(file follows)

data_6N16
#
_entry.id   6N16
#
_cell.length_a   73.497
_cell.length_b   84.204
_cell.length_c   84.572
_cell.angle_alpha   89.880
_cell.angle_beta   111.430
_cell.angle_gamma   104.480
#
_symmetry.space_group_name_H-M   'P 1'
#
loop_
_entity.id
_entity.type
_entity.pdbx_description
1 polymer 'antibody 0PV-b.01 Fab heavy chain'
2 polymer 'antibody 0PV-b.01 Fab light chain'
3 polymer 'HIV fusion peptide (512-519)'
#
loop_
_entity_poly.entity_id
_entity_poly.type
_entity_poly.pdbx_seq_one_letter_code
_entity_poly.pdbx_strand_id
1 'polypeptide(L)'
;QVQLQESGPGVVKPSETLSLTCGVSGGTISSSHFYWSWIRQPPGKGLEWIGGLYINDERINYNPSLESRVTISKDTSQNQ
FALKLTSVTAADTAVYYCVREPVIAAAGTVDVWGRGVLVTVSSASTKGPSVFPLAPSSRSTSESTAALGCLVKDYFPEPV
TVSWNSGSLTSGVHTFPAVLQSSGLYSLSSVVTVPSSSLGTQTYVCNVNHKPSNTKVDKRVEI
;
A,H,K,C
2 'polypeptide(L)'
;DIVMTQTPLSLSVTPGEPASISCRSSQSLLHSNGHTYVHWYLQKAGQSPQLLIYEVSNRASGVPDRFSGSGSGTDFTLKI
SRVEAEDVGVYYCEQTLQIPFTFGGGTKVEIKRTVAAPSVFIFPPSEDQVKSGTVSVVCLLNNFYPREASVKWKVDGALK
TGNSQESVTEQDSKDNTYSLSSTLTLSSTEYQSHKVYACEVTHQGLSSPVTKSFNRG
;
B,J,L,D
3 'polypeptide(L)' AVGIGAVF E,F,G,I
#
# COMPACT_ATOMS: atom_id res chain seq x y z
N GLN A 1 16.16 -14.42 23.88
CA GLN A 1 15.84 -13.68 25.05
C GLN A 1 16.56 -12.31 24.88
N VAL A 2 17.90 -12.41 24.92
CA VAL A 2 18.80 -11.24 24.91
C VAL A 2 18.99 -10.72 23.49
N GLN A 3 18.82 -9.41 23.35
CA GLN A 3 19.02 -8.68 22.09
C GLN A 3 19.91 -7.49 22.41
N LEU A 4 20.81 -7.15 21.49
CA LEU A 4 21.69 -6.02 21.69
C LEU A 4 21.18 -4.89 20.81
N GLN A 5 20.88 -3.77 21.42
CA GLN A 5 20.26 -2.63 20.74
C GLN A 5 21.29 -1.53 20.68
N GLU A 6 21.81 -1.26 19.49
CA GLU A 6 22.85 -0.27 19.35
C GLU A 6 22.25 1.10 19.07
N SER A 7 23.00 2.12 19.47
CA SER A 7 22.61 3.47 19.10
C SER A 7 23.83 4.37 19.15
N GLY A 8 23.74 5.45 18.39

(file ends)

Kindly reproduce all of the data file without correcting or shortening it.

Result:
data_6N16
#
_entry.id   6N16
#
_cell.length_a   73.497
_cell.length_b   84.204
_cell.length_c   84.572
_cell.angle_alpha   89.880
_cell.angle_beta   111.430
_cell.angle_gamma   104.480
#
_symmetry.space_group_name_H-M   'P 1'
#
loop_
_entity.id
_entity.type
_entity.pdbx_description
1 polymer 'antibody 0PV-b.01 Fab heavy chain'
2 polymer 'antibody 0PV-b.01 Fab light chain'
3 polymer 'HIV fusion peptide (512-519)'
#
loop_
_entity_poly.entity_id
_entity_poly.type
_entity_poly.pdbx_seq_one_letter_code
_entity_poly.pdbx_strand_id
1 'polypeptide(L)'
;QVQLQESGPGVVKPSETLSLTCGVSGGTISSSHFYWSWIRQPPGKGLEWIGGLYINDERINYNPSLESRVTISKDTSQNQ
FALKLTSVTAADTAVYYCVREPVIAAAGTVDVWGRGVLVTVSSASTKGPSVFPLAPSSRSTSESTAALGCLVKDYFPEPV
TVSWNSGSLTSGVHTFPAVLQSSGLYSLSSVVTVPSSSLGTQTYVCNVNHKPSNTKVDKRVEI
;
A,H,K,C
2 'polypeptide(L)'
;DIVMTQTPLSLSVTPGEPASISCRSSQSLLHSNGHTYVHWYLQKAGQSPQLLIYEVSNRASGVPDRFSGSGSGTDFTLKI
SRVEAEDVGVYYCEQTLQIPFTFGGGTKVEIKRTVAAPSVFIFPPSEDQVKSGTVSVVCLLNNFYPREASVKWKVDGALK
TGNSQESVTEQDSKDNTYSLSSTLTLSSTEYQSHKVYACEVTHQGLSSPVTKSFNRG
;
B,J,L,D
3 'polypeptide(L)' AVGIGAVF E,F,G,I
#
# COMPACT_ATOMS: atom_id res chain seq x y z
N GLN A 1 16.16 -14.42 23.88
CA GLN A 1 15.84 -13.68 25.05
C GLN A 1 16.56 -12.31 24.88
N VAL A 2 17.90 -12.41 24.92
CA VAL A 2 18.80 -11.24 24.91
C VAL A 2 18.99 -10.72 23.49
N GLN A 3 18.82 -9.41 23.35
CA GLN A 3 19.02 -8.68 22.09
C GLN A 3 19.91 -7.49 22.41
N LEU A 4 20.81 -7.15 21.49
CA LEU A 4 21.69 -6.02 21.69
C LEU A 4 21.18 -4.89 20.81
N GLN A 5 20.88 -3.77 21.42
CA GLN A 5 20.26 -2.63 20.74
C GLN A 5 21.29 -1.53 20.68
N GLU A 6 21.81 -1.26 19.49
CA GLU A 6 22.85 -0.27 19.35
C GLU A 6 22.25 1.10 19.07
N SER A 7 23.00 2.12 19.47
CA SER A 7 22.61 3.47 19.10
C SER A 7 23.83 4.37 19.15
N GLY A 8 23.74 5.45 18.39